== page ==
And here I am again. My blogging and tweeting both seem to come in bursts now… All at once, or not at all. Frequently, I get so busy with ball and tug that I forget all about what I had planned. Imagine that.
In 2009, a very nice young woman (I’m sure she is nice because of her dissertation https://urresearch.rochester.edu/institutionalPublicationPublicView.action?institutionalItemId=7299), Jennifer Blender, wrote her (very long… and interesting, of course) doctoral dissertation on A Multimodal Investigation of the Use of AnimalAssisted Therapy in a Clinical Interview. If you look at that, you cansee her section on the history of animals used to improve human health. She even traces it back to Ancient Greece (5000+ years ago… which soundslike a long time ago, but I can’t be sure) in which “cynotherapists” (healing dogs… and I ask you… what dog would NOT be “healing!”) lickedthe wounds of ill patients. They were thought to have magical powers, but now it’s thought that the small amount of antibacterial material intheir saliva may have helped because modern antibacterial agents had notbeen invented yet! She also wrote about the first person to write ascientific journal article about the connection between human health andanimals. That was done by Bossard, in 1944 (a long, long time ago… Ithink, but I don’t really understand how time works, myself), andreported a positive effect of dogs on “improving family life” and“mental health.”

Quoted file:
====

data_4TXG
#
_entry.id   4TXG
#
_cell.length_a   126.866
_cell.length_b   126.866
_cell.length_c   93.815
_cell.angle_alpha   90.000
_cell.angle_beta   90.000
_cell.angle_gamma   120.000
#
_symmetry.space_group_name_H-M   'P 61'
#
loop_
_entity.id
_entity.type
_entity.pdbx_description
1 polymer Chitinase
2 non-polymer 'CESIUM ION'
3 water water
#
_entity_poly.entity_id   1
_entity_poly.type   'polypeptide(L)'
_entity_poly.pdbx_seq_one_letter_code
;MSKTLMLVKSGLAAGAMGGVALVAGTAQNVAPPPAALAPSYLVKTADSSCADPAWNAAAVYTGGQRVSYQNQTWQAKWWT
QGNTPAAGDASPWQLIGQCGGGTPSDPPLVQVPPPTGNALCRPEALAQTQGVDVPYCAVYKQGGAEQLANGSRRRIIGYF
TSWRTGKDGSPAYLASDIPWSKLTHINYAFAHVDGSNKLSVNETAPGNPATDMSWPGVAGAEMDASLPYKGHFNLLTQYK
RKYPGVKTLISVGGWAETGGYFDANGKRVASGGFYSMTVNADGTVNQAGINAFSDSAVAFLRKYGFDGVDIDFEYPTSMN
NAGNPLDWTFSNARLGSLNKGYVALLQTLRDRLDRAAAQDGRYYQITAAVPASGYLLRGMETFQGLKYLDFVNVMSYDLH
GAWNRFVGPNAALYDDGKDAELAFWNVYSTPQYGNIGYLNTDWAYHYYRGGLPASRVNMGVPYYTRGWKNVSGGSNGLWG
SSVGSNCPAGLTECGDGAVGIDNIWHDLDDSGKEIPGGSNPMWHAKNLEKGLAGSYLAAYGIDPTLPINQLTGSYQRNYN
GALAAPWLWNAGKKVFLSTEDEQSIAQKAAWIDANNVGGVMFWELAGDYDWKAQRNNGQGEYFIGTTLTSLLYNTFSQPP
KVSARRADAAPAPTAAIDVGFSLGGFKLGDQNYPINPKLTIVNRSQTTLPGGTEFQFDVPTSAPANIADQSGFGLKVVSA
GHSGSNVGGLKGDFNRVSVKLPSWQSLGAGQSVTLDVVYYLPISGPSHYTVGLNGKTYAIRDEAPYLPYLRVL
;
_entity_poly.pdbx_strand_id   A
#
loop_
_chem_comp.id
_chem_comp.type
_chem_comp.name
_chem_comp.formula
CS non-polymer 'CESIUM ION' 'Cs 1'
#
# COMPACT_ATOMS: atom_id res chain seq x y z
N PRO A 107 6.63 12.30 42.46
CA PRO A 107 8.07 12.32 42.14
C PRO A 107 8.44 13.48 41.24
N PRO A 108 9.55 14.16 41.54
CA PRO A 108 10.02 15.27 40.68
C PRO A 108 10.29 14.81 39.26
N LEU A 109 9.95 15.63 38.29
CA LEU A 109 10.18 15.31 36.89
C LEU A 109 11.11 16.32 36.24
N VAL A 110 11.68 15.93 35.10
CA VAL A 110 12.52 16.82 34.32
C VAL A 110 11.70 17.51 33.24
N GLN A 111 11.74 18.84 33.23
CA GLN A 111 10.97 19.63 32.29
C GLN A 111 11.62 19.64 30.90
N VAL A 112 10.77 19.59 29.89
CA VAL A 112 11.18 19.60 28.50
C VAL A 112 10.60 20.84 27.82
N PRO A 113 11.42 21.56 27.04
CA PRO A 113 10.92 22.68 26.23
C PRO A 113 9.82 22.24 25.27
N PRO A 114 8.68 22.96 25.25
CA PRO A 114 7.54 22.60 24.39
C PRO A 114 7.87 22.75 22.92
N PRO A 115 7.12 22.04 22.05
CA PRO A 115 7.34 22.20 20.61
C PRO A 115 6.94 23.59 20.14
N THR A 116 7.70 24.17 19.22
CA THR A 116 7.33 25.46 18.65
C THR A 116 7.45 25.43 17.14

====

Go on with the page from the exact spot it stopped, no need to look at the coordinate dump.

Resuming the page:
For a wonderful scholarly review of the literature on the effects ofpets (of all kinds!) on human health and the research on a wide varietyof animals on human well-being (e.g., fishtanks, budgies, dolphins, horses, cats, and of course, dogs!), see: http://www.thepsychologist.org.uk/archive/archive_home.cfm?volumeID=24&editionID=198&ArticleID=1812 (It may take awhile to load, but it’s worth it and, if you can’t pullit up, there’s a copy you are welcome to read in the Pathways toWellness waiting room… previously staffed by me and currently staffed by my great nephew, Dudley, and/or his formerly homeless street pal, Oliver).
By the way, if you yourself have a pet and want an “EmotionalAssistance Animal” tag for her/him, there’s a really neat place Dudley’s friend, Judy Judy Judy, told him about: http://www.servicedogtag.com/categories/Emotional-Support-Animal-IDs So now Dudley, Oliver, and even Bailey are getting their official "creds." I’membarrassed to say that not one of them could pass the regular certified “Therapy Animal” test at this point, but they can be emotionallyhelpful even though they aren’t exactly well-behaved. Our friend, Oscar, is one of those actual “Certified Therapy Dogs” and his picture (withhis mom, Robin) is in this month’s newsletter. He’s really smart and he has to be well-behaved because he’s a Bull Mastiff so he’s HUGEMONGOUS!
Well, that’s all I got for now. There are too many balls zoominaround here and too many fun pals bugging me to play tug with em for me to spend all day writing to you (as much as I’d like to… and if youneeded me to, I would, but you don’t right now)... and after all thisresearch stuff, I really need a nap under a big shady tree amidst thewild flowers… don’t you?
In Love and Light,
Watson with Wings